The 100-plus year old cannon that has spent the last few decades on the lawn at the American Legion has recently been restored and moved to a new site in Wessington Springs. The Willman-Fee Post #14 of the American Legion has negotiated a move to the Veterans’ Memorial on the lawn at the Jerauld County Courthouse. Legionnaires Jim Tapken (left) and Walter Borkowski (right) are shown with the big gun at the new location.
The old cannon was built in 1898 at the Watervalet Arsenal in Watervalet, NY. No one knows how or when the cannon came to Wessington Springs — possibly as part of a WPA (Workers Progress Administration) project in the 1930s, according to Walter Borkowski.
“We don’t know if the cannon ever saw war action,” he continued. But its importance as a significant reminder of the Jerauld County veterans who served in wars since WWI is remains as true today as it was in the year the cannon was first located here.
The cannon sat atop “Legion Hill” (see photo inside this issue) overlooking the Wessington Springs city park for many years. A stone memorial dedicates the cannon to the veterans who have served their country beginning from World War I and through the several wars to follow.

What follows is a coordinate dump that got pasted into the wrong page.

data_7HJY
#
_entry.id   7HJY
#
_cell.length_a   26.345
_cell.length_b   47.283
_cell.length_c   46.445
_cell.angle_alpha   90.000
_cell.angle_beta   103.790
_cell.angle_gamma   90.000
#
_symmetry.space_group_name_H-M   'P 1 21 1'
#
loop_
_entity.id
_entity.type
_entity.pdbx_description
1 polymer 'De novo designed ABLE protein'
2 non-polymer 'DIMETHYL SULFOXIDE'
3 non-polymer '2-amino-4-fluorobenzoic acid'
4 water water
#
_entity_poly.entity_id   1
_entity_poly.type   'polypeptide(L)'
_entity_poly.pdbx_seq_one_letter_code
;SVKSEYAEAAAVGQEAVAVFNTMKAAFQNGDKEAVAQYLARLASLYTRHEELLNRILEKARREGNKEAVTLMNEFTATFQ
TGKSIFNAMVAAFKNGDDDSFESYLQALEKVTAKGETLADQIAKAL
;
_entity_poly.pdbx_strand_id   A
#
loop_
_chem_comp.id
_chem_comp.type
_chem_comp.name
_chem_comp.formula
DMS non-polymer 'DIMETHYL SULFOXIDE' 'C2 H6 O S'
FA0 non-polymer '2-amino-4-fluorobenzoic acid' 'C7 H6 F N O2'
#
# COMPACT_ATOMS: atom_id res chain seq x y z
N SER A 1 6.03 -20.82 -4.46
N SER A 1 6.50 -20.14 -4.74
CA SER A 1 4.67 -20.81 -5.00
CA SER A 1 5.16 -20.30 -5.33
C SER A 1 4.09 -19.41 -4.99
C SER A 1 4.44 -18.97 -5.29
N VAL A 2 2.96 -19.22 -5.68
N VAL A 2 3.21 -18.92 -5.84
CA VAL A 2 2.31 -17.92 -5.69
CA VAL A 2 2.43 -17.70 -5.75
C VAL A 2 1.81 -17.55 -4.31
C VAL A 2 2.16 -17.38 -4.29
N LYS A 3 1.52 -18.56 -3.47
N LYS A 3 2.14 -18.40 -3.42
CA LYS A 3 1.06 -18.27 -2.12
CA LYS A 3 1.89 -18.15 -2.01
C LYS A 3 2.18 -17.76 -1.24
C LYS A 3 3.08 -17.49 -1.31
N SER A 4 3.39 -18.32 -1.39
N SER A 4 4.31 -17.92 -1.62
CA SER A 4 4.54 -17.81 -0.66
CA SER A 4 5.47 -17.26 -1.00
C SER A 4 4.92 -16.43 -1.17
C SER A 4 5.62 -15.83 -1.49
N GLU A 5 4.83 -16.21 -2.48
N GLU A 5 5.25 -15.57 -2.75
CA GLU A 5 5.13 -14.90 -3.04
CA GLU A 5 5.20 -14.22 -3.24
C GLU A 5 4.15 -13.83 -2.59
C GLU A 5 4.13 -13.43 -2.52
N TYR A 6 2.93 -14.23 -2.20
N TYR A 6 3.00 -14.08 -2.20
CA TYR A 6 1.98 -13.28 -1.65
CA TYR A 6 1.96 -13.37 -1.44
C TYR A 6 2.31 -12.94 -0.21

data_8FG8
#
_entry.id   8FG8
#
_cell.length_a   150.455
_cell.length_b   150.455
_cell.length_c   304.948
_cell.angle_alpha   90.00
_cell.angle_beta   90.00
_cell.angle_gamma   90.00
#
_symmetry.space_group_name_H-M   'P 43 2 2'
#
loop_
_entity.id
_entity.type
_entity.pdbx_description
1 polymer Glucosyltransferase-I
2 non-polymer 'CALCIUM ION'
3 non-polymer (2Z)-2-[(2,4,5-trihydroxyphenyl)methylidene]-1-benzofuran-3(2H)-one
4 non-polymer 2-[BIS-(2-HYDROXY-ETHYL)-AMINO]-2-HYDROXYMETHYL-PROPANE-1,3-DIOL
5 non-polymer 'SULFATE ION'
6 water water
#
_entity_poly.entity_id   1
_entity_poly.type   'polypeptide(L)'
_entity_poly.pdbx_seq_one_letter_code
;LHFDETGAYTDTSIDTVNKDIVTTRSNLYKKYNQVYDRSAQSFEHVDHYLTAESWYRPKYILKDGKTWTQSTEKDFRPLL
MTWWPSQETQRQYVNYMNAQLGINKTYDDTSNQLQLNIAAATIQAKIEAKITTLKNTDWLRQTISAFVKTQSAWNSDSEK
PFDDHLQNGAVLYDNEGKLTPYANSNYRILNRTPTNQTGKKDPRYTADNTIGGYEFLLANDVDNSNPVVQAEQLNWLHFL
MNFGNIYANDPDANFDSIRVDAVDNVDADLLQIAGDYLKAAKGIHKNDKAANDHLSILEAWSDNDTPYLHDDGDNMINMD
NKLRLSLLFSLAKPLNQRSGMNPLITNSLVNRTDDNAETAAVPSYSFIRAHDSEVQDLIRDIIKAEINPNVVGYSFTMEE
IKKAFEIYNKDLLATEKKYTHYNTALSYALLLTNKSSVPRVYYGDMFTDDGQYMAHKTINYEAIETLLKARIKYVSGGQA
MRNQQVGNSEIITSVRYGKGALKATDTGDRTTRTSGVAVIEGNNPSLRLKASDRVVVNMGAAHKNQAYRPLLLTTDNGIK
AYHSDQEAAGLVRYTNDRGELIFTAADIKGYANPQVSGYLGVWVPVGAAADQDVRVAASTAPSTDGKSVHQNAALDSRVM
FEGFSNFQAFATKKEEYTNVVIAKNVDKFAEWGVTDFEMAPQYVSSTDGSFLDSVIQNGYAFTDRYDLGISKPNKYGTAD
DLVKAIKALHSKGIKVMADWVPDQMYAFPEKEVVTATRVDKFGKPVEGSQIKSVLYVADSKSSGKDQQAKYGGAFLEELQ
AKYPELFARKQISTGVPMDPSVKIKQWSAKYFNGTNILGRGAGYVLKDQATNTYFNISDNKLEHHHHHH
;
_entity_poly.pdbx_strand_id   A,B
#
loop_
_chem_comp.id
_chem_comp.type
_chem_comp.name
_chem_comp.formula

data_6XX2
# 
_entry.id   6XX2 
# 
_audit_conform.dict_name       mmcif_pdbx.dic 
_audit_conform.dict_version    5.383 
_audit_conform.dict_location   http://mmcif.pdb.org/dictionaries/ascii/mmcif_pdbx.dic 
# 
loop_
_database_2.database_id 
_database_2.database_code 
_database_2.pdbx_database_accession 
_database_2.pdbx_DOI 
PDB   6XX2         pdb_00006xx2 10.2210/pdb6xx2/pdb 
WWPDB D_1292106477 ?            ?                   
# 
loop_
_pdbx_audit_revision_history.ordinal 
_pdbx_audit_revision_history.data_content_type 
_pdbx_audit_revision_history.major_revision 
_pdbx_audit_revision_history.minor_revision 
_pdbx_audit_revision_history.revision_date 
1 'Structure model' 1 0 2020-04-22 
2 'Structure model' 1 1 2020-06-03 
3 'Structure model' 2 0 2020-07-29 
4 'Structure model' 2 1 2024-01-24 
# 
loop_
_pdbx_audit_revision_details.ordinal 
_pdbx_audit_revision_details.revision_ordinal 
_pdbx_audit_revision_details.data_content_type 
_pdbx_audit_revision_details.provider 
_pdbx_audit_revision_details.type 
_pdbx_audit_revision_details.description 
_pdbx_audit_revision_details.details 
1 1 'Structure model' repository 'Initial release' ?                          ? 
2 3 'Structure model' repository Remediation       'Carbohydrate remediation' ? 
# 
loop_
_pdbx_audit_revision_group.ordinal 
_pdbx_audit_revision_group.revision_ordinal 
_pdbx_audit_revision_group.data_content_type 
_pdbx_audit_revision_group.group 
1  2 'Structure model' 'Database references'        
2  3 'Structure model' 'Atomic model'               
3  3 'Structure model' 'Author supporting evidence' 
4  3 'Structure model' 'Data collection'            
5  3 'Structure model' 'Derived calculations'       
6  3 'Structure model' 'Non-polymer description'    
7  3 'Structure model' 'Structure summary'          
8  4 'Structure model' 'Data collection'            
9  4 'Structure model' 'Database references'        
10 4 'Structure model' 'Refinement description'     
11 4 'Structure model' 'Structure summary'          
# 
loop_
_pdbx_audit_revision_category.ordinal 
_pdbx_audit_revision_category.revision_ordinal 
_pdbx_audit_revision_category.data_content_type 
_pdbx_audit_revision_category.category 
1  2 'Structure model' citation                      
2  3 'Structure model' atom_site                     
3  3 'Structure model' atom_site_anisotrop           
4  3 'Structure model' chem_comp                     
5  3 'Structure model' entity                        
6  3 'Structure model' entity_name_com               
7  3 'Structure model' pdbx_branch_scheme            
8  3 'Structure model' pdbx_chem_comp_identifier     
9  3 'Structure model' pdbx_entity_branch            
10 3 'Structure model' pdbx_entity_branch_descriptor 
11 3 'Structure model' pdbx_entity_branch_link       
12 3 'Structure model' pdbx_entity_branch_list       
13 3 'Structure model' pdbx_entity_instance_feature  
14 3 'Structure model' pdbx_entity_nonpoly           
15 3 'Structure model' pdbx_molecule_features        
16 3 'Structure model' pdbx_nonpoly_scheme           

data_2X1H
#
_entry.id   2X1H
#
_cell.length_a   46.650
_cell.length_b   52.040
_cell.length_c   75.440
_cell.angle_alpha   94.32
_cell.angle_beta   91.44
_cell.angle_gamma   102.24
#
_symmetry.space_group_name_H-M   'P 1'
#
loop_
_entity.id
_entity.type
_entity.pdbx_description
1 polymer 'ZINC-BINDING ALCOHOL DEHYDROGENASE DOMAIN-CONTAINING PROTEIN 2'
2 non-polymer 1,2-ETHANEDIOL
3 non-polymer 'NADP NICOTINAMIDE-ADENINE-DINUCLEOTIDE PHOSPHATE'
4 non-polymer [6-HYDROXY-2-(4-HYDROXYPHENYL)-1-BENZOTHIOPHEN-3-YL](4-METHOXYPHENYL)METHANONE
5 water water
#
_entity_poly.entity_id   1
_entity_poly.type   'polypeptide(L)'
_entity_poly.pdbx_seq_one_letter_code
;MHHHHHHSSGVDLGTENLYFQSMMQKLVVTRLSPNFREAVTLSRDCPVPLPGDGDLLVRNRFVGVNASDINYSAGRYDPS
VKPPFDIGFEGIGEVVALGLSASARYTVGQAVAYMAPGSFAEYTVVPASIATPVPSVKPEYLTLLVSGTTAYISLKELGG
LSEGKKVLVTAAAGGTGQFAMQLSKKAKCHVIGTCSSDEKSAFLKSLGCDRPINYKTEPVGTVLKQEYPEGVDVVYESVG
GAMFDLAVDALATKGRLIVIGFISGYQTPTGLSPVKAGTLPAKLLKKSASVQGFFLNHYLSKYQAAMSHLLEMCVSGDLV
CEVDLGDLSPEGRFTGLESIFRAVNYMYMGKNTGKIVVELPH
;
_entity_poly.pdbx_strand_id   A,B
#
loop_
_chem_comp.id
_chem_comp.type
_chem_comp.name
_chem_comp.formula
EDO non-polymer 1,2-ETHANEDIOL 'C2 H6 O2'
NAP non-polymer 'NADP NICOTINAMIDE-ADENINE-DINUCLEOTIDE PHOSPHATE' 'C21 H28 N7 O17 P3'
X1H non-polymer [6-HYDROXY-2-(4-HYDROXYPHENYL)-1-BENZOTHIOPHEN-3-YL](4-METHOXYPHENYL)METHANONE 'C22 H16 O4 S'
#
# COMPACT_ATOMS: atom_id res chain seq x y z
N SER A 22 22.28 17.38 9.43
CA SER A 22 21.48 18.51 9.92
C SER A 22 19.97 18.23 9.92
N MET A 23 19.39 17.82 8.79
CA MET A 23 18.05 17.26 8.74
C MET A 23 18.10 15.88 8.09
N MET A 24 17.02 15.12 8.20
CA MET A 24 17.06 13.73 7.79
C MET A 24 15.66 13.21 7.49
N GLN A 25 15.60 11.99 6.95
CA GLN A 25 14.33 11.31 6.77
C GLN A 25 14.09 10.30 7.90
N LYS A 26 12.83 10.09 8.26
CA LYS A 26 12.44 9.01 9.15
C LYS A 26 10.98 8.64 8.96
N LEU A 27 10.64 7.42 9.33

The cannon spent the next few decades at the American Legion guarding the town on a place that overlooked nearby South Gulch and the prairie to the east.
The Legion began a restoration project in October-2011 when they contacted the Watervdalet Arsenal to gather more information about the cannon.
The restoration included new wheels at a cost of $3,000 from “Hanson Wheels,” a specialty company north of Mitchell on Highway 37.
The metal carriage and barrel was stripped and painted its original gray color in hard enamel bringing the total cost to around $5,000.
Legion members did the moving and research to get the job done right.
Many local people and businesses took an interest in the restoration. The American Legion talked Brian VanBuren, of Wessington Springs, into doing the metal restoration that included disassembly, sand blasting, cleaning, painting and reassembly. Hub Kieser’s -81 Enterprises, on the north side of Wessington Springs, offered their facility for the restoration project.
Fred Knight donated sand, Jason Weber donated the use of a sand blaster, South Dakota Wheat Growers provided an appropriate air compressor.